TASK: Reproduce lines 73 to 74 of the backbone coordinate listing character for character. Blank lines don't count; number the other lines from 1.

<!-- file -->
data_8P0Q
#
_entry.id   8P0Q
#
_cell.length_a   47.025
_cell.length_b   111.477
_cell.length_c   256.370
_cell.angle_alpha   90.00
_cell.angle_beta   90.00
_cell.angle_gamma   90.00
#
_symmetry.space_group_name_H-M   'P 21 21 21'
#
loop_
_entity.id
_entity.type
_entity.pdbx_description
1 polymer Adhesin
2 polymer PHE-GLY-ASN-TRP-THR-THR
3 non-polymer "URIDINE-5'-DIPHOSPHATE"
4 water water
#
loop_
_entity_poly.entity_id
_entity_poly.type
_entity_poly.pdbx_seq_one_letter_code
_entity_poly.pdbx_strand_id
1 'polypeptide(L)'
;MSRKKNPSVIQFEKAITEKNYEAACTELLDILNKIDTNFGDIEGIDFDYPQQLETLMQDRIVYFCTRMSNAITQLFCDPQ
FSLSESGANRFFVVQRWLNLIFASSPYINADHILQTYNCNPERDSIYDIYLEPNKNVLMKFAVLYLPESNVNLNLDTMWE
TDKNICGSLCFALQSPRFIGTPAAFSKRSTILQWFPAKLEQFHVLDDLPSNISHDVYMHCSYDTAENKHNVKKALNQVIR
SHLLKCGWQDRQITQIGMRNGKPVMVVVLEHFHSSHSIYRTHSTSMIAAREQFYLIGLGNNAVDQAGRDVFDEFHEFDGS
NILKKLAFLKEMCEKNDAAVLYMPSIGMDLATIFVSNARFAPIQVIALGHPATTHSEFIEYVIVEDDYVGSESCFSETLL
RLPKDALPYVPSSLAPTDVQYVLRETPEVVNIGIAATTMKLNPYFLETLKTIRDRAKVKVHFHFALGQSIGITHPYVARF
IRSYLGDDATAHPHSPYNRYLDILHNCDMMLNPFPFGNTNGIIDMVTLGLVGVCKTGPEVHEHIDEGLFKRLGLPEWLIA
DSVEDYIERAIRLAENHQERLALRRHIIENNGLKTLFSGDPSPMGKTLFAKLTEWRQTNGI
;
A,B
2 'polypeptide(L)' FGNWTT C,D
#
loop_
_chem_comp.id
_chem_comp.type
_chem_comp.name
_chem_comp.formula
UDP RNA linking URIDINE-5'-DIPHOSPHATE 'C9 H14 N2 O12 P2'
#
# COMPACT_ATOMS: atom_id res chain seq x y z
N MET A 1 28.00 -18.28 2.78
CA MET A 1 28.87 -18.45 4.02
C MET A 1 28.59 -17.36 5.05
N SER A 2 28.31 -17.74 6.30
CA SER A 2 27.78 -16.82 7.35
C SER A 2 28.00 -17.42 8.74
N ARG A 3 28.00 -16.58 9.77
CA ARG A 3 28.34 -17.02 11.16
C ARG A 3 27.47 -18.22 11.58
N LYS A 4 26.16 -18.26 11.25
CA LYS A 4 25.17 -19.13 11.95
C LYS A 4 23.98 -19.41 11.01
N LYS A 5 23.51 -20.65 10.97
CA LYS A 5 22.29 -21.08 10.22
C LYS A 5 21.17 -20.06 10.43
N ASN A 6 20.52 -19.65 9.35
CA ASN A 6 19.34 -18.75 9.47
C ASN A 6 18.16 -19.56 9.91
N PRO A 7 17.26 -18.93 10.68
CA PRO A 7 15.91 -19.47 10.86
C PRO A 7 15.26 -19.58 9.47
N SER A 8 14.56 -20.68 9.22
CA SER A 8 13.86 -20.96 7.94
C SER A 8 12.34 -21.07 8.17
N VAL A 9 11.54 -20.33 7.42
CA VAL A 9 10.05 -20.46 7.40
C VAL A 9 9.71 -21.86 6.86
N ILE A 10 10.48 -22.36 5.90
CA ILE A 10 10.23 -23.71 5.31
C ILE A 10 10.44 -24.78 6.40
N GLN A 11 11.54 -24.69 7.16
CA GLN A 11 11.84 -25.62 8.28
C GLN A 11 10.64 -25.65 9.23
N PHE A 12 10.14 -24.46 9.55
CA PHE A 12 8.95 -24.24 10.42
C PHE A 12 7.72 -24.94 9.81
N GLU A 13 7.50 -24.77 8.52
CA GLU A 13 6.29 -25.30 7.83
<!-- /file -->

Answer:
N VAL A 9 11.54 -20.33 7.42
CA VAL A 9 10.05 -20.46 7.40